Category Archives: Bushcraft Fire

Methods of Ignition Bushcraft for kids and Fire

Cramp Balls, King Alfred's Cakes

Methods of Ignition – Bushcraft for Kids and Young at Heart

There are various methods of ignition for a fire all of varying degrees of complexity. Being able to light a fire is an essential skill when learning Bushcraft.

When learning a skill for yourself or teaching a skill to a bushcraft kids it is important that you put safety first followed by having fun. As you will have read in previous posts, I believe that young children can learn to light a fire and use various methods of ignition. The important thing to remember is to keep it within their ability. For example friction fire can be challenging for an adult. Trying to get a bushcraft kids to use friction to start a fire will make them frustrated due to failure and that will lead to boredom. It is often good to show them other methods as a demonstration, but remember only ask a child to do something they are capable of being successful at when teaching methods of Ignition for a fire.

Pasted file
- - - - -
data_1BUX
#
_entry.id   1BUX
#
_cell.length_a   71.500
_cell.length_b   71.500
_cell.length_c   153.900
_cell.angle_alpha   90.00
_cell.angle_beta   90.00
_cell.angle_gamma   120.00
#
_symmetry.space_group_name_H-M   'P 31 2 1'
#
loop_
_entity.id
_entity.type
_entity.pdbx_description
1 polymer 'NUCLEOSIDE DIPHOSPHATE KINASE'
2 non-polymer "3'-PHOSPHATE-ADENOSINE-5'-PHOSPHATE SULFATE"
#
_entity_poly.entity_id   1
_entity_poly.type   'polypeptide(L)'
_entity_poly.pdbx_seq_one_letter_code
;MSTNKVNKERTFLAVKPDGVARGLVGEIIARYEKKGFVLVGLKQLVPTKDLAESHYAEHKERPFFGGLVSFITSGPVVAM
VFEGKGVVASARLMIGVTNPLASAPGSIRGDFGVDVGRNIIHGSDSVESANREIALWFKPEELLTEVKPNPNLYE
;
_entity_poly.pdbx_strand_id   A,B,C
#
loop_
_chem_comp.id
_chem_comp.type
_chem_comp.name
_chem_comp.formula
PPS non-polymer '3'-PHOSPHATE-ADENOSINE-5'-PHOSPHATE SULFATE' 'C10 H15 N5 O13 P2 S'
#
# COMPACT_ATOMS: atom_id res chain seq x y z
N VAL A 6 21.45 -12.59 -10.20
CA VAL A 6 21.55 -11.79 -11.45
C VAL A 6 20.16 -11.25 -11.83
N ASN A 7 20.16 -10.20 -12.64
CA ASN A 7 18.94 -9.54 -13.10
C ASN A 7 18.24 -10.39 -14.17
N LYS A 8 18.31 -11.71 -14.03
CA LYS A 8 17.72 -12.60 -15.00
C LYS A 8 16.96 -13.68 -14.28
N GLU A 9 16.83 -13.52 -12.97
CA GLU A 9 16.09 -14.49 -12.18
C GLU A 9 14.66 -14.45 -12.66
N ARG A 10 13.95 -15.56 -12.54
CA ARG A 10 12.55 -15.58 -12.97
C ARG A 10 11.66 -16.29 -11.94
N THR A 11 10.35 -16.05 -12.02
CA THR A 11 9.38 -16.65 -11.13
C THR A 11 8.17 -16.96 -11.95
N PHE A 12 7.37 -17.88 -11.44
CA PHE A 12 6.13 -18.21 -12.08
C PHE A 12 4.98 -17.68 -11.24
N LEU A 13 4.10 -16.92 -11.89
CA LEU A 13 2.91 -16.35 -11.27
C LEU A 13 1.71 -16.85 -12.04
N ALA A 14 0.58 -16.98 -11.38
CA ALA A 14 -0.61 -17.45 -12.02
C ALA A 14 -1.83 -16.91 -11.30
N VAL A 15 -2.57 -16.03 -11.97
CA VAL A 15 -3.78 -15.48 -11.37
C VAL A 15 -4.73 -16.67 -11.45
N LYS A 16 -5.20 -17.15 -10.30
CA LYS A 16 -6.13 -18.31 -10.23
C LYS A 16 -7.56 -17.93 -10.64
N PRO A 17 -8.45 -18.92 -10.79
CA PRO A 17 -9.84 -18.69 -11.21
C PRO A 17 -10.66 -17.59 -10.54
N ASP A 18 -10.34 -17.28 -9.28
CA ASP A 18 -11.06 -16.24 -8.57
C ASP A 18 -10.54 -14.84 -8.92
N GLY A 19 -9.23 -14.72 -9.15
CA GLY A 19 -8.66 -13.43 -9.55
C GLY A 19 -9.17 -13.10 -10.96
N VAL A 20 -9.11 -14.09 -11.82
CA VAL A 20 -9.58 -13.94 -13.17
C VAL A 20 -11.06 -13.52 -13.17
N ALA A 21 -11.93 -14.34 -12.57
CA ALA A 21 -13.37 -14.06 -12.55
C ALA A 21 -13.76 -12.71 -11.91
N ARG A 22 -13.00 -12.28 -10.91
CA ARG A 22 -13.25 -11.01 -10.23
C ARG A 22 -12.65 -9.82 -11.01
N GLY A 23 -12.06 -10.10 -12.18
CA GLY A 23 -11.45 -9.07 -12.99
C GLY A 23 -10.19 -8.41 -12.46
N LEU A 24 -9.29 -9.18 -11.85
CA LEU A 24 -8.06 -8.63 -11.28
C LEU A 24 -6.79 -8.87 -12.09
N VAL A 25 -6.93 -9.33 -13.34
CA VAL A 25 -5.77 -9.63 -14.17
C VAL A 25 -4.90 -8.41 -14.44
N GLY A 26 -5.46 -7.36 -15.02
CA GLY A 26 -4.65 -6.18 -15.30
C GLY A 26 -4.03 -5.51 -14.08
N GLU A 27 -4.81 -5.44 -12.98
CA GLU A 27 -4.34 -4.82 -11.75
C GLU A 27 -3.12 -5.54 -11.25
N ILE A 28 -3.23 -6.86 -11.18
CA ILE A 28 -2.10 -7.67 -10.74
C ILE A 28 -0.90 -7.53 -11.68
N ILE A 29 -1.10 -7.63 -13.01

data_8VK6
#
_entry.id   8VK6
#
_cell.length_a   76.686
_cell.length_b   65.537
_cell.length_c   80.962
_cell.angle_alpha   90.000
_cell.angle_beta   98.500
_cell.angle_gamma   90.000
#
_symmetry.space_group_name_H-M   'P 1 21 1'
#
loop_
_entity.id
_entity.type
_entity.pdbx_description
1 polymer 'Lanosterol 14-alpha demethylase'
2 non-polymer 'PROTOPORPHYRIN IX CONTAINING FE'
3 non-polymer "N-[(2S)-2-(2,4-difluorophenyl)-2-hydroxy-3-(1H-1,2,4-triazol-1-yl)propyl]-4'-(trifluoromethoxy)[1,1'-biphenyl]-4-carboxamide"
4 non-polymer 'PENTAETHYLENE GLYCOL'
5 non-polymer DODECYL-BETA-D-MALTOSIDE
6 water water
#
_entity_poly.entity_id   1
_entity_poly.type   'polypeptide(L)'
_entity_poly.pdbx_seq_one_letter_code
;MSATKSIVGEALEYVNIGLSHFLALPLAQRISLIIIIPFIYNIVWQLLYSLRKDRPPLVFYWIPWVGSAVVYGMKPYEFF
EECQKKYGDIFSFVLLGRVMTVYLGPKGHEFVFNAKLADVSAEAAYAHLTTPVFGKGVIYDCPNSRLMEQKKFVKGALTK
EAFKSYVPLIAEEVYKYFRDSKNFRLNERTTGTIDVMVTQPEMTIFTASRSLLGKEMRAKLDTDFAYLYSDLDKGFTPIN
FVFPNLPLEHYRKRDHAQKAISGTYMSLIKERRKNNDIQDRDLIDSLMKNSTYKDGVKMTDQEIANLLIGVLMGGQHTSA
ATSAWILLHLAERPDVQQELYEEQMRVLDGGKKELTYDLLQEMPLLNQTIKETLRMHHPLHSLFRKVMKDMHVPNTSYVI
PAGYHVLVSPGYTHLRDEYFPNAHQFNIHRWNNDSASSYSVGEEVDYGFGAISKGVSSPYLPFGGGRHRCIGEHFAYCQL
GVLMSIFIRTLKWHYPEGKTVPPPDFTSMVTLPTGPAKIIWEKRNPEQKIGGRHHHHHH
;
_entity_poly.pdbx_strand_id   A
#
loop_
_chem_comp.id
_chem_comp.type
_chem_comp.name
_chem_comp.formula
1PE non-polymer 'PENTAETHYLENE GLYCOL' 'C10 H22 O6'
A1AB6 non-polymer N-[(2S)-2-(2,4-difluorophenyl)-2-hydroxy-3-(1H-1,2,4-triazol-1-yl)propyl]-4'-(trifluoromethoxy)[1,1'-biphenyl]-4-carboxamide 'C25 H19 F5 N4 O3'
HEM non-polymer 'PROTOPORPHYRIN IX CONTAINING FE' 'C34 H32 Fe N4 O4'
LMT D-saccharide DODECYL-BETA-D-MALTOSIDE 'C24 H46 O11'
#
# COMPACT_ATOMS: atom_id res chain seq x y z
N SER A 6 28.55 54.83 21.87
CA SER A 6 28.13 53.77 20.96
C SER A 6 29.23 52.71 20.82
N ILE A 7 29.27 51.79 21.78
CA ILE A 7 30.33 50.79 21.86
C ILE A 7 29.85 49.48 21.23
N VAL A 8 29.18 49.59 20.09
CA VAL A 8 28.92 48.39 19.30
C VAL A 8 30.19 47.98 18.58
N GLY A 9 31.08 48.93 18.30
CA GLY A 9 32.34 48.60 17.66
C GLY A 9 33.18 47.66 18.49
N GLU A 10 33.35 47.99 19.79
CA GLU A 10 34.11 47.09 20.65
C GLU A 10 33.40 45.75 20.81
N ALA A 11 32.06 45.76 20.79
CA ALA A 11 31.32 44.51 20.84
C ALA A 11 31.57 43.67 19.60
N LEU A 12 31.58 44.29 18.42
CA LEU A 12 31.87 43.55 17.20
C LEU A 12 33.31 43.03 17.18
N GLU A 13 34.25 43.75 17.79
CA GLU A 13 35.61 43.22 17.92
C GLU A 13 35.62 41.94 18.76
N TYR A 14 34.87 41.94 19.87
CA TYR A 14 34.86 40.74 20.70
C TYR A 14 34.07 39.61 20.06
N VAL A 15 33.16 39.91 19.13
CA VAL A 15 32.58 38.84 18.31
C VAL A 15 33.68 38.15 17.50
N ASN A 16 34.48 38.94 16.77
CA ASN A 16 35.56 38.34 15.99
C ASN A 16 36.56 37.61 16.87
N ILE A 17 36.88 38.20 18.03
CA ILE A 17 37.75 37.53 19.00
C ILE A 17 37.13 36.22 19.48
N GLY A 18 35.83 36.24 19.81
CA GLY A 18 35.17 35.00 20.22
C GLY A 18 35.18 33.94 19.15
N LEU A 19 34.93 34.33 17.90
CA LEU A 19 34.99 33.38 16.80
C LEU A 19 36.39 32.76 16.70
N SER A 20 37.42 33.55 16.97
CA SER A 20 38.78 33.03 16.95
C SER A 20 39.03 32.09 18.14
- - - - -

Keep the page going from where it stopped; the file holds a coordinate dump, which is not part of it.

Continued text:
Methods of Ignition.

  1. Friction Fire
  2. Sparks
  3. Electrical
  4. Compression
  5. Solar
  6. Chemical


Before going into this list let’s look at the most popular of all methods of ignition when lighting a fire, matches. (With matches I also mean lighters.)

Some people will argue that if you are practicing bushcraft you should be using methods of ignition other than matches. Firstly I would say learn the basics of lighting a fire and practice, practice and practice. There is no point in learning various methods of ignition if you can’t build a fire using a match. Once you are competent at that and teaching a bushcraft kids to do the same you can move on to other methods of ignition.